Saturday, March 30, 2013

Week ending 31 March

I felt like I'd run out of steam and enthusiasm this week so it is reassuring to see how much good stuff happened anyway.

We are learning lots from raising and observing these guys!

We finished Great Expectations! I'm a little relieved since I don't find Dickens the easiest to read aloud. Miss 12 really enjoyed it though and it lead to some good discussions about aspects of life in Victorian Britain, why Dickens used so many words, as well as to comparisons with Oliver Twist. I know a relative has Bleak House on DVD so we may look at borrowing that in the future.

Miss 12 was especially busy creating wonderfulness in the kitchen  - Waffles and Blueberry Sauce, Goan Fish Curry, Passionfruit Melting Moments, Hot Cross Buns (3 dozen on Good Friday! - we did give some away), Moroccan Strudel, a Cocoa Cola Cake similar to this, and homemade pasta with pumpkin sauce.

We watched  episodes of  Kingdom of Plants, Earthflight, Jamie's 15 Minute Meals and a British real estate programme - we love looking at all the houses and picking which one we'd like to move into.

We've played plenty of games as we attempt to carry on from our game day and play all our games by the end of the month. Cadoo and the ever-popular Ticket to Ride are still getting plenty of use. Among those that haven't been played for a while the most popular seemed to be Loot and Carcassonne - especially the time we played with four expansions at once. (I hope these links are actually useful - the sound on our computer wasn't working so I had to go on look alone.)

We saw a fantail on our backyard. Although these birds aren't rare we do not often see them in our yard. They are among our favourite birds - they seem so cheerful flitting about and flicking their tails. We smile every time we see them.

We completed the first unit in Middle School Chemistry and Miss 12 likes it and thinks she'll stick with it for a while. She claims not to like science - or at least anything not nature related - so I'm pleased she seems to be enjoying this. We've had a few false starts with chemistry related resources recently.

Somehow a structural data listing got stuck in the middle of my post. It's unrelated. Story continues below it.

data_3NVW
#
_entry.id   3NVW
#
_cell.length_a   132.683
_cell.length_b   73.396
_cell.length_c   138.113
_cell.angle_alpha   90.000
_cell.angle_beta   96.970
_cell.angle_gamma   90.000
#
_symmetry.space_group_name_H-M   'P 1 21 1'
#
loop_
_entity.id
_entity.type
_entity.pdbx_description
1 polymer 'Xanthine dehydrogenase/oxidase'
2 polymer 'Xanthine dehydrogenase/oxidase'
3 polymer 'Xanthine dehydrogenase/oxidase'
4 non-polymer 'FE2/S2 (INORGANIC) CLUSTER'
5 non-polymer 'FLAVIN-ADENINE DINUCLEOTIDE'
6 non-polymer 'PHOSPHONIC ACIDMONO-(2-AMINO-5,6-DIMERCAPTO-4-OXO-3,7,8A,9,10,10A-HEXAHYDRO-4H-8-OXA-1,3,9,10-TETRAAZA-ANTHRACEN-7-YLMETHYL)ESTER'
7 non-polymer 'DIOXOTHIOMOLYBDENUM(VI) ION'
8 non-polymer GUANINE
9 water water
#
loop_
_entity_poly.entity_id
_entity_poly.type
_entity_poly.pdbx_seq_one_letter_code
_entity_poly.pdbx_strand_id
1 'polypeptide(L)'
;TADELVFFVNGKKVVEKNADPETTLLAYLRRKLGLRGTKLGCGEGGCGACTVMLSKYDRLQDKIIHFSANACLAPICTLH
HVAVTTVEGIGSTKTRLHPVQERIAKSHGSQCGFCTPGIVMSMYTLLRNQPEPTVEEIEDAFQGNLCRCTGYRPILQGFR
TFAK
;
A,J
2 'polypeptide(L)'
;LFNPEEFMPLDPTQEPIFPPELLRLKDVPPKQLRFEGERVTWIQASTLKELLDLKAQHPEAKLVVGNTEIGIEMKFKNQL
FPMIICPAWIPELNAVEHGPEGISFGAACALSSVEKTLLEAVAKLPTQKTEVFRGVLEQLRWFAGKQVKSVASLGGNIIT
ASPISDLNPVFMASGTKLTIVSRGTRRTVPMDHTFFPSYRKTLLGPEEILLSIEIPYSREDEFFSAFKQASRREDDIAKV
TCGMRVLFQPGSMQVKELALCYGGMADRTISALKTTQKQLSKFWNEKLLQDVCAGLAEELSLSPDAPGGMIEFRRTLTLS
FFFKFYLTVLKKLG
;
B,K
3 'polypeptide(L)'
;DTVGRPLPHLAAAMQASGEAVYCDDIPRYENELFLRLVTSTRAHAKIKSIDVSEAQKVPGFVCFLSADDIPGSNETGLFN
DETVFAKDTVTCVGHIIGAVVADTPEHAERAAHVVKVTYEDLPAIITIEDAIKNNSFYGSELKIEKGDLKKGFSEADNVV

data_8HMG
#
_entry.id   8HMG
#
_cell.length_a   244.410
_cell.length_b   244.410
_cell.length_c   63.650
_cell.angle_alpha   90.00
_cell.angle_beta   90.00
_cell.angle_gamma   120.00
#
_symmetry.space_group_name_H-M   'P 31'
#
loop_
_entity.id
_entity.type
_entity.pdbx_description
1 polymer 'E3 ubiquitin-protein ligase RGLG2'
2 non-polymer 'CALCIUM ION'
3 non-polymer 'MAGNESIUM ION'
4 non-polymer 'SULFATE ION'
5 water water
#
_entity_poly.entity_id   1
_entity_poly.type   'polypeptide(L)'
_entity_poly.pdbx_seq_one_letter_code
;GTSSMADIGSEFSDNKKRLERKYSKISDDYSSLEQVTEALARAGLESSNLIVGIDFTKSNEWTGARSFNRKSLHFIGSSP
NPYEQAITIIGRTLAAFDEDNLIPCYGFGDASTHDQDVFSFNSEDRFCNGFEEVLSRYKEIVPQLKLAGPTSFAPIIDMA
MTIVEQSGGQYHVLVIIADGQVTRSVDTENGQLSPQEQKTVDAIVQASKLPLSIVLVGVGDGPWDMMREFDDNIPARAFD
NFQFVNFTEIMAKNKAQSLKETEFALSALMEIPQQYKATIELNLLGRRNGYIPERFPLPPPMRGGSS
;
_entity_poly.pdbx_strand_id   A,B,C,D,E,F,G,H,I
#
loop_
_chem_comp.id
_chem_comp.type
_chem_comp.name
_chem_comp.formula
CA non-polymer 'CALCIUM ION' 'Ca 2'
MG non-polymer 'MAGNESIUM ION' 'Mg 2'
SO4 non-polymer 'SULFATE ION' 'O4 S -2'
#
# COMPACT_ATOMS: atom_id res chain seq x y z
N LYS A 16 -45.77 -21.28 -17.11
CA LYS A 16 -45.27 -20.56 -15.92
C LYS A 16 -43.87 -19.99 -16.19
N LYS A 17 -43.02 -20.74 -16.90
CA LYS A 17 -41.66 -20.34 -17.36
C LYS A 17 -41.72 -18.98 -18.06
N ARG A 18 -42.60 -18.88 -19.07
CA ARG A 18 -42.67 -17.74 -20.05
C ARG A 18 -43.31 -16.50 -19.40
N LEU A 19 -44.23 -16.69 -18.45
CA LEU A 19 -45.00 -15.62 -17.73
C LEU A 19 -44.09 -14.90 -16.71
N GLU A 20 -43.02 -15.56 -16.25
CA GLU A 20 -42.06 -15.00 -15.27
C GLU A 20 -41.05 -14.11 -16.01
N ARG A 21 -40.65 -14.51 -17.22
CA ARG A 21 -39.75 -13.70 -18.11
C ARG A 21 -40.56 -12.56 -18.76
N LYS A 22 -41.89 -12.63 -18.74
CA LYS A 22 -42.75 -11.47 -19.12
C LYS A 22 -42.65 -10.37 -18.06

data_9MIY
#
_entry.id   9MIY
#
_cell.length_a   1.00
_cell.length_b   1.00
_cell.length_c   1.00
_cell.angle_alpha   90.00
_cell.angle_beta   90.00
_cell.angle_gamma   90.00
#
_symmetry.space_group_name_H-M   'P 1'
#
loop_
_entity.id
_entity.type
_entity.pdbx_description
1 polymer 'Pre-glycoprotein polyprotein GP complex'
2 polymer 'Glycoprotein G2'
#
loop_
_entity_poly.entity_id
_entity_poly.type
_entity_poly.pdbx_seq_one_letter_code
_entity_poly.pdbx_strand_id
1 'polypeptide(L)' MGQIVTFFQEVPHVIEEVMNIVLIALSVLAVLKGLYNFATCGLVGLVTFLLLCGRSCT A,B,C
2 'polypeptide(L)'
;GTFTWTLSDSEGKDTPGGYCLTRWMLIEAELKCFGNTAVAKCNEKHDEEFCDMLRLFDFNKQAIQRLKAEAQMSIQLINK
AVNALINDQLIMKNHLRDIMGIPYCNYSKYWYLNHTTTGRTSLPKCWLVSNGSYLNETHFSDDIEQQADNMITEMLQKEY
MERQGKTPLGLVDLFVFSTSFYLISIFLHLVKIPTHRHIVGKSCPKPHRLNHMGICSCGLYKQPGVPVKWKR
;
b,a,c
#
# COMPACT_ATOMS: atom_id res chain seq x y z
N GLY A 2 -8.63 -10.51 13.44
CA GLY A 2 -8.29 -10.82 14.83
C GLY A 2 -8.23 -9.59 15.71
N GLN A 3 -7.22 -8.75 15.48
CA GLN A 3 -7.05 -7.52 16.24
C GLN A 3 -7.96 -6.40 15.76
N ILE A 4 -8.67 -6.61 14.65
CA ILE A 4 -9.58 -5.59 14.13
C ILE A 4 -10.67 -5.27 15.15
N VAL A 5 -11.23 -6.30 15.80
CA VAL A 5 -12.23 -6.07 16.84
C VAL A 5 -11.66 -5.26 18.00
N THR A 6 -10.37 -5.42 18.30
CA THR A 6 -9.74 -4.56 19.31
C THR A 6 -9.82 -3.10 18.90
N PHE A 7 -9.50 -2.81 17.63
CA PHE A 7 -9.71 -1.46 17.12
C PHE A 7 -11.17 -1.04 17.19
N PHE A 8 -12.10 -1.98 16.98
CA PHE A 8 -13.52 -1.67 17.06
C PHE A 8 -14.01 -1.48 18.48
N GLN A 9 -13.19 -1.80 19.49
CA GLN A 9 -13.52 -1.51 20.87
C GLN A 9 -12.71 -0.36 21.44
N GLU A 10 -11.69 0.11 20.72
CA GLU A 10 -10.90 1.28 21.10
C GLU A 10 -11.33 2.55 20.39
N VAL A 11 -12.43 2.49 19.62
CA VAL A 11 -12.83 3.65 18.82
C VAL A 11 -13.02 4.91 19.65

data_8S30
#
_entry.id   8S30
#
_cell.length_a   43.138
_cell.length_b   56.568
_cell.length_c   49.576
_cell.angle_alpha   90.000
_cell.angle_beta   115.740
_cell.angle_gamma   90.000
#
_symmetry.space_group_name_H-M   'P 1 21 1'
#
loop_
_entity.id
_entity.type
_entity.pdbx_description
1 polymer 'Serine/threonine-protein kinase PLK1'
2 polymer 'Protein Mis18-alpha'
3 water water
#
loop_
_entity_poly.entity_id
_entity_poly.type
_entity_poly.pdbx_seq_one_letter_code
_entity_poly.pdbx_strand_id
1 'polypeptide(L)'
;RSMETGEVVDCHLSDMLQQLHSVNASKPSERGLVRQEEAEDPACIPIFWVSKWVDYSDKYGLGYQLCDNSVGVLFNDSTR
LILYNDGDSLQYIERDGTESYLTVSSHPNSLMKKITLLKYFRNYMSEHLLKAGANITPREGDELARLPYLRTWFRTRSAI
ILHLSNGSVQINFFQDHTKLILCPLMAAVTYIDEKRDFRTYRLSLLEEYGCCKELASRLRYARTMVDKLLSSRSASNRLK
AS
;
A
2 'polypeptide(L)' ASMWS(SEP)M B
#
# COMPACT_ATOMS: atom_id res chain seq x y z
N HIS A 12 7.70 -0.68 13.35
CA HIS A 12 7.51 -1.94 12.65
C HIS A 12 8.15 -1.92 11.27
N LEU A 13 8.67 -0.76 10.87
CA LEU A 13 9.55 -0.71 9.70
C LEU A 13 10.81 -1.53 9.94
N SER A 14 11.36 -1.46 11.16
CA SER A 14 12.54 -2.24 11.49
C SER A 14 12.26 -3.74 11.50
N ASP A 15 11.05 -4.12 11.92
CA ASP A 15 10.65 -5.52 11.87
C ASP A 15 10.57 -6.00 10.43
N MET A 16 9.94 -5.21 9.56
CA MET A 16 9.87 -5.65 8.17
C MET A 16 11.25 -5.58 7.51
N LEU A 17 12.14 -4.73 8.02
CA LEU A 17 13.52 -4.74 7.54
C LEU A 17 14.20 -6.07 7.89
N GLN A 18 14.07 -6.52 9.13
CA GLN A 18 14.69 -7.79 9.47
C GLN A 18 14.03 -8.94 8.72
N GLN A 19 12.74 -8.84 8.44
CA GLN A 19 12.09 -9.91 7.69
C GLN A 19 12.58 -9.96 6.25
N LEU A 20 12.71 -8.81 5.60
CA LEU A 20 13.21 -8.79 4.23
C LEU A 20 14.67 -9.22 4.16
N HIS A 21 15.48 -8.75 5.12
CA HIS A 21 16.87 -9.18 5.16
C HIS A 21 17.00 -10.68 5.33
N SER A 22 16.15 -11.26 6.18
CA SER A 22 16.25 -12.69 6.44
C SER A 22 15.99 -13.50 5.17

The first interdisciplinary clues arrived for our Mystery Class project. It was good to see we were on the right track for all of them and we were able to narrow  down the location for a couple of them. Always satisfying!

We  (mainly Miss 12  - I just had to pull the string extra tight on occasion when her arm wasn't up to the job) finally got around to making a twig photo frame that I pinned ages ago. Miss 12 has used it to display one of her favourite bird photos.

Miss 12 was able to train five days this week - only an hour or an hour and a half each time. She enjoyed it but I'll be glad when her rehab is deemed over and she is back training with her regular squad and we only need to drive there three times a week.

We started looking at the art of Norman Rockwell. Miss 12 recognised his self-portrait from a book she read a while ago. I was delighted when I stumbled across an activity tying a Norman Rockwell painting in with April Fool's Day. I know what we'll be doing on Monday!

We made it to the coast to do a survey for the Marine Square Metre project. Dh came along with us which was nice - he's working pretty long hours these days and doesn't get to join in with the fun stuff as much as he used to. Identifying and counting all the lifeforms we found was tougher than I thought . There was a lot of life in our square metre, including literally thousands of barnacles and mussels. The crabs were Miss 12's favourite. As always it is amazing what we see and learn when we slow down and really look.

Tuesday, March 26, 2013

A Day in Our LIfe

When I was new to this homeschooling business I enjoyed reading Day in Our Life type articles. ( Note I said articles not blog posts - when I started homeschooling we didn't have a computer at home much less Internet access - I'd hate to survive without them now). So I thought I'd write one. In some ways this is a typical day (as much as we have typical days!) and in some ways a very atypical day but this is how it panned out.

7am-8am All systems go this morning. I have to wake Miss 12 (and in doing so am reminded of one reason why I'm glad she doesn't go to school - over the past six months or so her body rhythms have really changed and she is no longer a morning person), eat breakfast and get us both out the door by 7:30ish. She has a private coaching session to help with her return to sport after her broken arm and her coach suggested this time. Am so glad we don't do this every day.